How the Coronavirus is Changing Our Homes

Top 3 Trends on How the Coronavirus is Changing Our Homes

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When the President Who Must Not Be Named declared that the coronavirus will disappear one day like a miracle, everyone secretly (or not so secretly) hoped that he was right. But with the coronavirus seemingly here to stay for now, like an unwanted house guest that refuses to leave, new home designs and features have emerged to keep us safe and comfortable as we stay longer periods of time at home. 

Here at Esta, we have identified the top three changes in home trends due to the pandemic. 

1. Automation and Touchless Technology

Automation and touchless technologies have been gaining increasing popularity in recent years. However, the coronavirus pandemic has hastened its widespread adoption. Given the risk of spreading the virus through contaminated surfaces and the varying lengths of time that the virus survives on different surfaces, we have seen a change in people’s mentality. Before the pandemic, installing automated and touchless technologies around the house was seen as a luxury and was met with some resistance due to high switchover costs. With reports surfacing that the coronavirus can live in surfaces up to nine days, more people have started to see them as a necessity due to hygienic reasons, especially in shared spaces around the house. 

While the first things that come to mind are touchless faucets and automatic soap dispensers, other common applications include motion-activated lighting, smart toilets and automatic doors and doorbells, decreasing contact with high touch surfaces at home. AI-powered virtual assistants, such as Amazon’s Alexa, Google Home or Apple Home Kit, enable homeowners and tenants to come up with an integrated approach toward automation. Omdia, a technology research and consulting firm, reports that sales for AI-powered devices in North America increased by 6% in the first quarter of this year, although it is uncertain how much of this increase can be attributed to the pandemic itself.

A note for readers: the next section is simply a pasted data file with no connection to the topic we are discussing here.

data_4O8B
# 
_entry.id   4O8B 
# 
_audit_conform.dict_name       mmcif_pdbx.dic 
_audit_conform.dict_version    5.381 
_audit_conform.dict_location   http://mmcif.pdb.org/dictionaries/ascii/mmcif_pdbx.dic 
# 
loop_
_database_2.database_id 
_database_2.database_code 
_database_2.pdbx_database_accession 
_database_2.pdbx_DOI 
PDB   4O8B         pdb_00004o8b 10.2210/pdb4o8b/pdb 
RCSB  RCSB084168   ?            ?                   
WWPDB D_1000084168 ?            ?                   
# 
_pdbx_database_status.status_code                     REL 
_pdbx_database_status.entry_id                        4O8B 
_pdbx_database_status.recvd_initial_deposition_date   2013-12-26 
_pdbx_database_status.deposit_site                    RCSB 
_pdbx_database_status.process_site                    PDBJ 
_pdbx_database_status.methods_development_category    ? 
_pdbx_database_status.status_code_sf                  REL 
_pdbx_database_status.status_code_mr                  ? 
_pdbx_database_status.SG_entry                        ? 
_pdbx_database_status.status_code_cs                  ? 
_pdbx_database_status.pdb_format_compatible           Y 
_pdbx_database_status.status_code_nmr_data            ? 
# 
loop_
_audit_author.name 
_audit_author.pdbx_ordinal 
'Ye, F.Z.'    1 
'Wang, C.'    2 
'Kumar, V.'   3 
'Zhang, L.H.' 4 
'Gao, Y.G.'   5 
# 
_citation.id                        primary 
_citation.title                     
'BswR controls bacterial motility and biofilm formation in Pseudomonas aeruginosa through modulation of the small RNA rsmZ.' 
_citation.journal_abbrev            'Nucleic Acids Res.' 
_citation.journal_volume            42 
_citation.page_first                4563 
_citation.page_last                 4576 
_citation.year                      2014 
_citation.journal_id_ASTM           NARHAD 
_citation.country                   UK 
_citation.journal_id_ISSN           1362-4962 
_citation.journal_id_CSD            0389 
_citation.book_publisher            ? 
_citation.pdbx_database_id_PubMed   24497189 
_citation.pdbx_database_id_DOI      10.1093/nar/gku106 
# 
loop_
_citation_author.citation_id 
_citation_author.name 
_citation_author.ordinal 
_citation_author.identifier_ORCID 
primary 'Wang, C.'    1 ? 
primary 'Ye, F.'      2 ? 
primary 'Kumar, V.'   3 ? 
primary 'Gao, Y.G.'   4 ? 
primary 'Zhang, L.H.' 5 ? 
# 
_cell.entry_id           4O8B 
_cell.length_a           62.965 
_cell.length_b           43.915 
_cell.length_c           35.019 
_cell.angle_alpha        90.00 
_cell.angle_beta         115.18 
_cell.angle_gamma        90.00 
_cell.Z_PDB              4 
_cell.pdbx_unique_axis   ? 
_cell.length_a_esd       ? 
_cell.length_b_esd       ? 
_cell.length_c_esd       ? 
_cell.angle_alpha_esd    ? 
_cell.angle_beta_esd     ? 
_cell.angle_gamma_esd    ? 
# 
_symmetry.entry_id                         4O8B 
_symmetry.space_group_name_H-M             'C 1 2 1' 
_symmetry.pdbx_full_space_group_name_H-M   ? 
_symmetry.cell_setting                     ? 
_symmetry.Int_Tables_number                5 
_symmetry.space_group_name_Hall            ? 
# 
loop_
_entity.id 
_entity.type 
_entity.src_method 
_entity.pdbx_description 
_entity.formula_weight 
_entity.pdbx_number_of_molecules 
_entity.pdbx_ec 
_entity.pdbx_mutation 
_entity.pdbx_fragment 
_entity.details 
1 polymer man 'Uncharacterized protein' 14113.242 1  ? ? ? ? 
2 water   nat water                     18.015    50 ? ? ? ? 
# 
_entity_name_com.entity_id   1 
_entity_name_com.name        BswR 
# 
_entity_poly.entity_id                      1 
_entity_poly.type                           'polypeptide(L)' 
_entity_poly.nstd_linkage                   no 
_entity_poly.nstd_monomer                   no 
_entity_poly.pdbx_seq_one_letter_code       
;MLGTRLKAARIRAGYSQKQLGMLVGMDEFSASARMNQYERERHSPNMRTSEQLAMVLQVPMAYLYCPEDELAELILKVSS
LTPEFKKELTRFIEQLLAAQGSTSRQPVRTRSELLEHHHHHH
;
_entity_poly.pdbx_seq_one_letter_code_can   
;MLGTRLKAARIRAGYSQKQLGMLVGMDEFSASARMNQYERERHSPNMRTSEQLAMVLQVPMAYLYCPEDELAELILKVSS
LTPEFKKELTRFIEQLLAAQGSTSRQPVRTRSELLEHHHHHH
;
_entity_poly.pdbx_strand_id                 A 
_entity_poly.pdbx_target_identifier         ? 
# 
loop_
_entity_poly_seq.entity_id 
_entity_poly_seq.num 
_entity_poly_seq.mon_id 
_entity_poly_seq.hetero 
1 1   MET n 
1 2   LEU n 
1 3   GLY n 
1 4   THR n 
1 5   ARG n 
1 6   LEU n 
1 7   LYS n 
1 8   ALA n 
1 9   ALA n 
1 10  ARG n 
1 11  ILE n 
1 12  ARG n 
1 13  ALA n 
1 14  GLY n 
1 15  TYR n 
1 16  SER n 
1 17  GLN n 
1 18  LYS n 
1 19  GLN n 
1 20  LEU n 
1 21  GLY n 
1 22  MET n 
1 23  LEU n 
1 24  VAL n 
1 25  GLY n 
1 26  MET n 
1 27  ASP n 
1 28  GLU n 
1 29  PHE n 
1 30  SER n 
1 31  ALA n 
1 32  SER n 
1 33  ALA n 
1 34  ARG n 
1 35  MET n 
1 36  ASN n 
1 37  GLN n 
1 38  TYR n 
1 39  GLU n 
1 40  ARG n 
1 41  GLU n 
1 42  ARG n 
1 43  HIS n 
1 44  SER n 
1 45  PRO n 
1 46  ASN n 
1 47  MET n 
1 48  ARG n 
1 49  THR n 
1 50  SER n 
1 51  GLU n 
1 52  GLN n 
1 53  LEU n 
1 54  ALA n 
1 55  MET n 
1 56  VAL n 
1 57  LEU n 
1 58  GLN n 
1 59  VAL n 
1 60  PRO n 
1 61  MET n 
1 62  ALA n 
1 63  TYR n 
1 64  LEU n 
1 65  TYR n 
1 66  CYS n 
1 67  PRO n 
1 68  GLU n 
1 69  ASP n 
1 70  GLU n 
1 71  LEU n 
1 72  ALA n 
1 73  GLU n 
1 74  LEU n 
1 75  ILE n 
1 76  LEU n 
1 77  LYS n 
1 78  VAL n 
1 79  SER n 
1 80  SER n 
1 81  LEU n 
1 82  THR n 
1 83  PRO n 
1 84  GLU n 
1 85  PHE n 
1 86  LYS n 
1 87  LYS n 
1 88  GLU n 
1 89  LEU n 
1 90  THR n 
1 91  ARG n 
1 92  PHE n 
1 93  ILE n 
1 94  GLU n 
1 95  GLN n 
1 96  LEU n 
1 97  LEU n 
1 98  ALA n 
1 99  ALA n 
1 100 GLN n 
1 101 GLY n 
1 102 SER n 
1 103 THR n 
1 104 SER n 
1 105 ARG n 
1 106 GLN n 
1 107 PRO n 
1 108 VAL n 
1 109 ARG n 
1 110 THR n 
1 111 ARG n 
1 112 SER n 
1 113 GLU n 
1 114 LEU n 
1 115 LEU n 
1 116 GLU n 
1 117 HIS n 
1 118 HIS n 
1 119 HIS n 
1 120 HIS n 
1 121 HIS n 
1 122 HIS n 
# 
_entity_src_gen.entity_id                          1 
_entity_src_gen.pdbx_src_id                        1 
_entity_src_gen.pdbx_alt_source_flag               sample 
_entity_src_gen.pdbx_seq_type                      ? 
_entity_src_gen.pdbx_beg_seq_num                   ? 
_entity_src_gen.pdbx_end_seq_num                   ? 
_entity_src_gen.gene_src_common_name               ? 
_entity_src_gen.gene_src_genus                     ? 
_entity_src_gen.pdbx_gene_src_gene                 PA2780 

Beyond the immediate confines of our homes, emerging forms of touchless technologies may soon allow residents of multi-family dwellings to enter secure buildings through the use of Bluetooth signals from their mobile devices or via facial recognition devices, as well as use touchless elevator control panels. 

Ireland-based market intelligence company, Research and Markets, predicts that the touchless sensing market will grow at a compound annual growth rate of 16.9% from 2020 to 2027, increasing from USD$9.2 billion in 2020 to USD$27.6 billion in 2027. 

2. The Rise of Multifunctional Homes

BBC viewers may recall how Robert Kelly became a viral star after his children gatecrashed his live interview in 2017. While few of us would have imagined facing a similar predicament back then, hardly any of us have made it through remote work meetings without being interrupted by a colleague’s (or our own!) child at least once in this coronavirus-era workplace. 

As we all adjust to this “new normal”, our home is no longer simply our sanctuary, but also functions as our office, school, gym, entertainment spots and more. The need to accommodate different people performing different functions throughout the day has placed a premium on creating quiet spaces, clearly defined spaces that can prevent cooking sounds from interrupting an important meeting or avoid treating your colleagues to your child’s free guitar concert. As such, open-concept homes may start to fade in popularity in favor of more traditional layouts. Separate rooms, quiet nooks around the house and mobile partitions with acoustic properties will become more in demand.